Proving true to my word, I’ve managed to string together two weeks of articles for Open Source Politics. The latest, One Trout, Hold the Mercury follows up on an earlier story about the Bush Administration’s willingness to sacrifice the potential health of citizens to guarantee the wealth of his energy supporters.
My recent attempts to put words to photographs I’d taken once again led me back to haiku, and, in particular, to Robert Hass’ The Essential Haiku: Versions of Basho, Buson, and Issa, another of many books I’d been intending to read.
Needless to say, it doesn’t take any more of a reason than that to settle down with a book as good as this one. So far, I’ve finished a third of the book, the section on Basho. I’ve particulalry enjoyed the historical introduction to the poets. Even more so, I’ve been fascinated by the inclusion of parts of journals that incorporate haiku poems.
One of my favorite poems, with introduction, is:
Unchiky, a monk living in Kyoto, had painted what appeared to be a self portrait. It was a picture of a monk with his face turned away. Unchiku showed me the portrait and asked for a verse to go with it. Thereupon I wrote as follows–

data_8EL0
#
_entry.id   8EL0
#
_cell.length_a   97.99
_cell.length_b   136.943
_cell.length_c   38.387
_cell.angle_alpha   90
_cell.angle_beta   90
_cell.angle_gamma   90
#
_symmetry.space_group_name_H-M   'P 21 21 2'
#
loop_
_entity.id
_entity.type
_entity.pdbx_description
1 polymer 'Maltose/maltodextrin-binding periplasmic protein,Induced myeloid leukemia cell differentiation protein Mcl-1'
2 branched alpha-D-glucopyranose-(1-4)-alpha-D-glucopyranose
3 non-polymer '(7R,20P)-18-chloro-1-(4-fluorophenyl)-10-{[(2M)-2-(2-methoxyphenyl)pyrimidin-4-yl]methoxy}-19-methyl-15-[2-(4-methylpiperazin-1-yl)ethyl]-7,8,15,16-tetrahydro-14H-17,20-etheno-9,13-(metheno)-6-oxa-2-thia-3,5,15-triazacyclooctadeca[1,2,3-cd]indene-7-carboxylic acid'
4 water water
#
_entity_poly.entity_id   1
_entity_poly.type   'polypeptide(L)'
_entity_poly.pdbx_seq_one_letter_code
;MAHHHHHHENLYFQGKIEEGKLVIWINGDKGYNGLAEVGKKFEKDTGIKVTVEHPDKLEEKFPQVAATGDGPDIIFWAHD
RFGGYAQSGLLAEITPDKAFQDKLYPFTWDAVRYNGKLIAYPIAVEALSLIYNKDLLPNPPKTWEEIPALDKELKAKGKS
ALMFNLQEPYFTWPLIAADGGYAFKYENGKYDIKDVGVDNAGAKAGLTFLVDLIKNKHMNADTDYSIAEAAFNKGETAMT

You are over sixty and I’m nearing fifty. We are both in a world of dreams, and this portrait depicts a man in a dream. Here I add the words of another such man talking in his sleep.
You could turn this way,
I’m also lonely,
this autumn evening.
Obviously it’s difficult to pick a favorite from a selection of classics like this, but this one:
this deep in fall —
still not a butterfly.
seems particularly poignant to me at my age.
And somehow this one:
They don’t live long,
but you’d never know it —
the cicada’s cry.
reminds me of several of Emily Dickinson’s poems.